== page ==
The return of the subsidies has been widely criticised by agricultural exporting countries such as Australia. But concern has also been expressed within the EU itself. Germany is known to have been concerned that the subsidies are creating a damaging dumping effect in some developing countries.

Fischer Boel explained that in countries such as the Dominican Republic, the impact of subsidised EU exports is not to directly harm domestic produce. These markets are in fact a battleground between the EU and other developed world exporters, she argued.

Of course the EU is not directly competing on the liquid milk market in these countries. However, I recall reading studies by Oxfam and Cafod relating to the Dominican Republic and Jamaica. Small local dairy farmers found that their market in local processing factories was driven out by skimmed milk powder from the EU.

Friday, April 10, 2009

Overdoing the gloom

I regard climate change as a major challenge. As it is a global public bad, it requires action by governments, individually, at EU level and globally. However, these actions will be insufficient if there is not an adequate response by business and by citizens.

In my view excessively gloomy predictions about climate change actually have a disempowering effect on citizens. They start to think it is all hopeless and they might as well continue with their existing environmentally unfriendly lifestyles.

Some of those putting forward these views have a broader agenda which is well served by taking an excessively pessimistic view of the prospects for climate change mitigation. (Adaptation is only now really starting to get on the EU agenda in a serious way).

This was the case with one of the speakers at the recent meeting of the Franco-British Council that I attended. I have so much material from this meeting that it is going to take some time for me to blog it all.

I thought that this particular speaker made some good points, but he undermined them through overstatement. He started by stating that we were just nine meals from anarchy because of our over reliance on retailers for buffer stocks. We do sometimes rely too much on leading supermarkets as a private governance mechanism, a subject which I am personally interested in. Indeed, I believe that Cobra, the civil contingencies unit in the Cabinet Office, has taken an interest in the subject of potential threats to food stocks.

The speaker argued that national food self-sufficiency was in long-term decline. The UK was increasingly reliant on imports when the ability of the rest of the world to provide for us was weakening. The fabric of biodiversity, nature's insurance plan against disaster, was wearing thin.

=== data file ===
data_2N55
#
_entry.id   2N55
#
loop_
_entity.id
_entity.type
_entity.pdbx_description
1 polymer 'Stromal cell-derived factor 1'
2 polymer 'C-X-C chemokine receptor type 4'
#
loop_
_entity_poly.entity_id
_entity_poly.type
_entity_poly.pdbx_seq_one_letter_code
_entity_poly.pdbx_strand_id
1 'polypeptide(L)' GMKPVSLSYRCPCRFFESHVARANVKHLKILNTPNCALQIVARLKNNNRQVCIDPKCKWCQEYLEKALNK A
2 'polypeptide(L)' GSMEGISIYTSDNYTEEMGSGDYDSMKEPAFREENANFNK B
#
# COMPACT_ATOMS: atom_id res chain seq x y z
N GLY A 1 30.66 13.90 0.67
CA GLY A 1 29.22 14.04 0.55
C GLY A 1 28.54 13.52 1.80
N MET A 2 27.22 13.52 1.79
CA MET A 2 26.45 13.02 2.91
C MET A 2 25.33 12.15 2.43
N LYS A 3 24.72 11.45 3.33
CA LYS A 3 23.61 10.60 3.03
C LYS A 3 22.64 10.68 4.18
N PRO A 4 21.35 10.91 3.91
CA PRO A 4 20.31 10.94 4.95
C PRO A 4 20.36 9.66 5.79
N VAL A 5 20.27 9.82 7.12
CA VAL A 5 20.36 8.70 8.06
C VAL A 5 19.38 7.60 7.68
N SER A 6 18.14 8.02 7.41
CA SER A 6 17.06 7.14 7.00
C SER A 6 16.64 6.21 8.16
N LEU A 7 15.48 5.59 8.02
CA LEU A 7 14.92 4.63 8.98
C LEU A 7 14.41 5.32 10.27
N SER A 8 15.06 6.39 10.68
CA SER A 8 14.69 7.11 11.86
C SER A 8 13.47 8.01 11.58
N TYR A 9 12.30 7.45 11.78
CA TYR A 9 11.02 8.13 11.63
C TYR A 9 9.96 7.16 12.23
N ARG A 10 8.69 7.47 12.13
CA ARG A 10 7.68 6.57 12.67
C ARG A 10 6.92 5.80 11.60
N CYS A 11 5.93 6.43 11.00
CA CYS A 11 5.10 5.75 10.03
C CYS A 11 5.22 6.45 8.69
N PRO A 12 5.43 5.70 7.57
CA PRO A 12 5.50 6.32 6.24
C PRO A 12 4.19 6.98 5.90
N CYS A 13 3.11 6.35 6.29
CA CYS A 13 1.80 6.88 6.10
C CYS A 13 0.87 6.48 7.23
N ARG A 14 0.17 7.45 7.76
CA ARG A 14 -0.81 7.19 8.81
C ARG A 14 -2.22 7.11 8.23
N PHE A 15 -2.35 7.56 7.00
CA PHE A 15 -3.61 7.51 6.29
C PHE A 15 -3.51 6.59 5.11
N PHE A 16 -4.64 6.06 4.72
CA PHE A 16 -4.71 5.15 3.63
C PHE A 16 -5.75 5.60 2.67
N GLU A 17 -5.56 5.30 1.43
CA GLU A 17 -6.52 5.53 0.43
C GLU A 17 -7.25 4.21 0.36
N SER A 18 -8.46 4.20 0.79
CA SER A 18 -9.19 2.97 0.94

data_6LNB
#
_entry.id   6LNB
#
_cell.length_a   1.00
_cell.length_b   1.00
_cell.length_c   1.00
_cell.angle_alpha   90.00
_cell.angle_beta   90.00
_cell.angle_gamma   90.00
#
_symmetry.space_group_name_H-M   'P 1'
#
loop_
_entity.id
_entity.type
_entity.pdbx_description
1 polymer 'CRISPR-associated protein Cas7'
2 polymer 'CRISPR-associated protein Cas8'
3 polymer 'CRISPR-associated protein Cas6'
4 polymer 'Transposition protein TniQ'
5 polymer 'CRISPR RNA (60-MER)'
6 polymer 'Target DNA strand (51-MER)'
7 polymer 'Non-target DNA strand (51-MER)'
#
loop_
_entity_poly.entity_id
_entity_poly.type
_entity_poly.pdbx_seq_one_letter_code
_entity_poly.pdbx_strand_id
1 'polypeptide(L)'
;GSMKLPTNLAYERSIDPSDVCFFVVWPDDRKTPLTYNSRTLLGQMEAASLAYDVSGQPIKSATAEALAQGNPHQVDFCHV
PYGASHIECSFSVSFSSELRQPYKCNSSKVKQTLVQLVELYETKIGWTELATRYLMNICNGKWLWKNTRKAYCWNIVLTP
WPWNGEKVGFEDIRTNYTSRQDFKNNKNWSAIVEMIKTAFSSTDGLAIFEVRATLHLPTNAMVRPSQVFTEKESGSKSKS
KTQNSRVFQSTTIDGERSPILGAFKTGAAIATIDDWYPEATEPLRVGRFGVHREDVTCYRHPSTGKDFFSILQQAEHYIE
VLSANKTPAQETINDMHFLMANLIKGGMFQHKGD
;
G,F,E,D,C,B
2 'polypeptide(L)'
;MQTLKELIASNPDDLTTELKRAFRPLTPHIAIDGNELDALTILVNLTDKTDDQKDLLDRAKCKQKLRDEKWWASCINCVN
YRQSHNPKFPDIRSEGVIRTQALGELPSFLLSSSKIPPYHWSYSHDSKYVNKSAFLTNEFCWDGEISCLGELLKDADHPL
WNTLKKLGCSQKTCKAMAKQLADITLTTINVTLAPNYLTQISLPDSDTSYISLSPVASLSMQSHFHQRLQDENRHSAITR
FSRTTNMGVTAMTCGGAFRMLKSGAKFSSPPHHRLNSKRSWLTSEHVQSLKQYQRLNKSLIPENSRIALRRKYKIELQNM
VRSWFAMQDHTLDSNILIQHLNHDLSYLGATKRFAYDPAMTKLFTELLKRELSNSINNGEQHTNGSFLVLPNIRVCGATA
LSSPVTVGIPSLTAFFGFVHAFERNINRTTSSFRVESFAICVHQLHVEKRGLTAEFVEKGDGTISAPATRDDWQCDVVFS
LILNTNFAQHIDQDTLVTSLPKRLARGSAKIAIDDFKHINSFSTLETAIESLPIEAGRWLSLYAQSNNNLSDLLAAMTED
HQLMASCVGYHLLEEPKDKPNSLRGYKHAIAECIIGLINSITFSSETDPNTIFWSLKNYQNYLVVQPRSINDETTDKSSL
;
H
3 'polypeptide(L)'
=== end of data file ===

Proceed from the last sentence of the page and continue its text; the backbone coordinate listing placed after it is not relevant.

The speaker went on to argue that intensive farming defied ecological gravity. I think that this depends on how it is done. In arable farming, one needs the use of methods of Integrated Crop Management and Integrated Pest Management, subjects I have written on with my biological science colleagues. Livestock farming needs to observe animal welfare standards. All these objectives can, and are, being pursued through appropriate EU policies and it this dimension of the CAP that needs to be developed and strengthened.

The speaker argued that obesity is a climate change issue and that we need to consume less. The food crisis had been coopted to promote asymmetric market liberalisation and particular commercial agencies.

Where I did agree with the speaker was his emphasis on the importance of the planet's hydrological cycle. The proportion of the earth's surface subject to extreme drought had already increased from one to three per cent and could increase to one third by the end of the century [this is a worst case scenario in my view].

A person associated with DG Agri asked whether there was really a problem about generating a sufficient food supply. Yields had improved in the past. This commentator also defended biofuels, arguing that higher energy prices in the longer run would mean that they would be used without public policy.

The speaker asserted that biology must become before economics and politics. Scientists, however, were prone to pander to politicians. This is not my experience of working with natural scientists. It is not a question of biology coming before politics, but the insights of economics, political science, law, biological science and many other disciplines being brought together as in the RELU programme: RELU

A person from a farmers' organisation argued that the model of a richer country outbidding everyone else on the world market was not sustainable in the future.

The speaker concluded by celebrating the return of dirigiste politics and said that we could fundamentally re-engineer the economy as we did in the run up to the Second World War. The state rules ok!

For some of my work on ICM and IPM go to: Biologicals

On animal welfare: Livestock

Sunday, April 05, 2009

Re-education for Commission officials

On a visit to China a few years ago I met an elderly professor who had been sent with his students to the countryside during the Maoist period for 're-education' by the peasants. He struck a deal with the local peasants that allowed them to work on their books two days a week.

Now farm commissioner Mariann Fischer Boel, a large-scale farmer with her husband in Denmark, has decided that Commission officials in DG Agri need re-education. She considers that they are too detached from farmers and don't understand their problems.

The so-called Harvest Experience programme means that all agriculture staff will be sent to stay on farms from 2010. One goal is to encourage Commission officials to use simpler language.

It will be interesting to see where the farmer hosts are found from. I suspect that many of them will be drawn from farmer organisations and will have an axe to grind.